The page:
How do you do effective marketing?
1. Know what results and change you can offer your clients.
2. Know who you want to talk to.
3. Choose marketing tools that are a good fit for *you*.
4. Do your marketing with love. Everything we do, we do better with love.
Keeping a client is far less expensive (and less work) than attracting a new client. The key to strengthening that existing client relationship? Great customer service.
It doesn’t have to be expensive or time-consuming. You don’t have to do what everyone else does. You can make your customer service an authentic extension of your vision and your mission.
Learn easy ways to deliver the best customer service at every point of contact.
How do you grow your practice (make more money)? One way is attracting new clients. Another way is to “grow” your existing client base.
Are there clients who would benefit from longer or more frequent sessions? Can you, standing confidently in your professional expertise, make that recommendation?
Are there clients currently getting 1-hour sessions that would benefit from a 75-minute or 90-minute session? Are there clients seeing you monthly that could benefit from every 3 week sessions? Can you, again standing authentically in your professional expertise, suggest that to them?
Are there session lengths (the 30-minute session is one to think about) that just don’t serve your practice well and keep you from having the schedule you’d like to have?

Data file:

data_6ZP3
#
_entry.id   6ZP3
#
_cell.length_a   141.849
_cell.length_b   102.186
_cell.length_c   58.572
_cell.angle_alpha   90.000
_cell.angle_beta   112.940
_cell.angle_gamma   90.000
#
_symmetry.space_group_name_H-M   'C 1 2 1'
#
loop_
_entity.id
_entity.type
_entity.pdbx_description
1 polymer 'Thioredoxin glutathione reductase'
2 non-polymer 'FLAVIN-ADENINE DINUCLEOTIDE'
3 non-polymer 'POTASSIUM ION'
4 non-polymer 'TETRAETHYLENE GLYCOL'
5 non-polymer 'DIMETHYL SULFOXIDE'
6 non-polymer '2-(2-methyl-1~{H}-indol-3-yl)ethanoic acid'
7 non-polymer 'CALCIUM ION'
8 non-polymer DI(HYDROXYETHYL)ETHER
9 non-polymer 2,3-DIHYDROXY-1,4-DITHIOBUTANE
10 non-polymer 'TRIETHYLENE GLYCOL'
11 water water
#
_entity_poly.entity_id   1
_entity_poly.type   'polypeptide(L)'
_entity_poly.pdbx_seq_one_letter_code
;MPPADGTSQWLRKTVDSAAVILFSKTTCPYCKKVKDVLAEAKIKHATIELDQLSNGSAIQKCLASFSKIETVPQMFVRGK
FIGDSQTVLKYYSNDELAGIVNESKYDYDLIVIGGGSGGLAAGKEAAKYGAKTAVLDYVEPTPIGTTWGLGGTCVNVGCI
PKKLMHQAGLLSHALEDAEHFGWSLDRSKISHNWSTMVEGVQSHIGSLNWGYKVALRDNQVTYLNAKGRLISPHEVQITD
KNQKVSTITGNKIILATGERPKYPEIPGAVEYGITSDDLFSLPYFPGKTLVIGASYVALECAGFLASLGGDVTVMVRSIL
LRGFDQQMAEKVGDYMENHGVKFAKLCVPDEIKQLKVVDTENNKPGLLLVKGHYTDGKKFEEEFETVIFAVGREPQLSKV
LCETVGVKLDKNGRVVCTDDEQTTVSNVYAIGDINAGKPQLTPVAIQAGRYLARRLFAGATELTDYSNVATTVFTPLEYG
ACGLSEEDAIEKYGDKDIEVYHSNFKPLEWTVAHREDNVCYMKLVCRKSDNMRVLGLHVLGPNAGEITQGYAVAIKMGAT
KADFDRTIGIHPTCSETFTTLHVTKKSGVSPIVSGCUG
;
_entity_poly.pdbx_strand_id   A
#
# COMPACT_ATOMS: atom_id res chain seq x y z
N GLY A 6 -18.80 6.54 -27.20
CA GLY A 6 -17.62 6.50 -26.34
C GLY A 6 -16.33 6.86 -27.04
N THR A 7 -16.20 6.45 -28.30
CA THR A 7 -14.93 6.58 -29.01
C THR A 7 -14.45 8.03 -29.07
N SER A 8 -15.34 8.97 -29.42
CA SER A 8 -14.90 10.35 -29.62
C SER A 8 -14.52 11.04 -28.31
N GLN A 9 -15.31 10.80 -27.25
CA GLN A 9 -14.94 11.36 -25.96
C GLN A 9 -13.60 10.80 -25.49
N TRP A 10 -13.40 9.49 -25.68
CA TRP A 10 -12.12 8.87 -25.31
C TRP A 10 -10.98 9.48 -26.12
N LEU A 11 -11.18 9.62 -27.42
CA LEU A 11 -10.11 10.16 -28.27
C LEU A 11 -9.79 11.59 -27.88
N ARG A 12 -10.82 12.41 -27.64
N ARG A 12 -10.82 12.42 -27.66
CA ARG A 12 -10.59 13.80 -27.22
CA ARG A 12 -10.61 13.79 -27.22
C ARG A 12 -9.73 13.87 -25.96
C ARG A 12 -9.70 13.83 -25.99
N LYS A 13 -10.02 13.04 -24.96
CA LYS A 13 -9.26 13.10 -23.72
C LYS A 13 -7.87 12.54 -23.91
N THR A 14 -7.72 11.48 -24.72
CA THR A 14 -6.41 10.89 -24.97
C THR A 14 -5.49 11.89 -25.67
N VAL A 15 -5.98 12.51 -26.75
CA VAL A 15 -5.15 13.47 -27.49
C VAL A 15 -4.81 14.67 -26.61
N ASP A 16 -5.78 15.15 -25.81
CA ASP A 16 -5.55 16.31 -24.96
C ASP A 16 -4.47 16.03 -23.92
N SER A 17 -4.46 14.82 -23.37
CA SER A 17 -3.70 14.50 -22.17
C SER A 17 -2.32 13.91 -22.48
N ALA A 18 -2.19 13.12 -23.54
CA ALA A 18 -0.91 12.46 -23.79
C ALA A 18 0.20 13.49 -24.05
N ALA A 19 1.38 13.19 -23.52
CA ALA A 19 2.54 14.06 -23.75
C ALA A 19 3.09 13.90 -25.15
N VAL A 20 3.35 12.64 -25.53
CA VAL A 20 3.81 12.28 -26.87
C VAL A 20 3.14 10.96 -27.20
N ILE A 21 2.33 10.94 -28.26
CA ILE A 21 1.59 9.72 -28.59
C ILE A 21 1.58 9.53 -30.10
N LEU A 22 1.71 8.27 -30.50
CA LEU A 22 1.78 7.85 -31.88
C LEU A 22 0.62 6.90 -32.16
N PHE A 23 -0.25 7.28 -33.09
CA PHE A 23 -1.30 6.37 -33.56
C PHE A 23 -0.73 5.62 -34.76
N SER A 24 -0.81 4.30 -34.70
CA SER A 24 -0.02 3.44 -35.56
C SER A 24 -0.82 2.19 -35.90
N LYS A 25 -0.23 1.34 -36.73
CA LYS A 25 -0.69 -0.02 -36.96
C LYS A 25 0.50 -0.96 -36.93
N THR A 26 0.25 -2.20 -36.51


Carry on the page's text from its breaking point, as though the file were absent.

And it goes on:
Are you confident and consistent in suggesting / offering clients a chance to re-book their next session at the end of this session?
When you genuinely believe a client needs to see you a certain number of times / in a compressed schedule (for example, twice a week for 3 weeks; every week for 4 weeks, etc.) to get ahead of a problem, are you offering that to them in a way that shows you are coming from a place of professional concern and compassion?
Are you “spending” too much money on discounts? Are your discounts too large? Are they serving your practice (every discount should help strengthen and grow your practice)?
Is it time to raise your rates? Is it past time to raise your rates?
Are there products you regularly recommend to your clients — even giving them links to where they can buy them — that you could carry? This works best if these are products that legitimately fit your client’s needs.
We jump quickly to “must get more clients!!” but that isn’t the only way to “grow” your practice. Take a look at what’s already going on and ways you can step up your game.
Make sure, too, that you’re offering your best customer service. https://www.amazon.com/dp/B08NJ3XWHQ
If I were to give a gift to my business it would be a steady hand. 2020 has done a number on me — as it has for so many of you — and anxiety and depression have sidelined me more than once. I don’t want miracles for 2021 but I would like more…steadiness. For me and for my business.
There are a metric ton of business books out there but very few that I actually enjoy reading (much less understand!). “Company of One” by Paul Jarvis is one that I think is worth reading. I highlighted something on practically every other page that I think is relevant to the business of massage.
Warning: his idea of a “small” business is making $500,000 annually so some of this reflections have to be “translated” to our reality.
Here’s one passage to give you a sense of the book:
“It’s assumed that hard work and smart thinking always result in business growth. But the opposite is often true: not all growth is beneficial, and some growth can actually reduce your resilience and your autonomy.”
Your energy flows towards others (doing your work) and towards yourself (taking care of business). Maintain a healthy flow between these two energies if you want to thrive.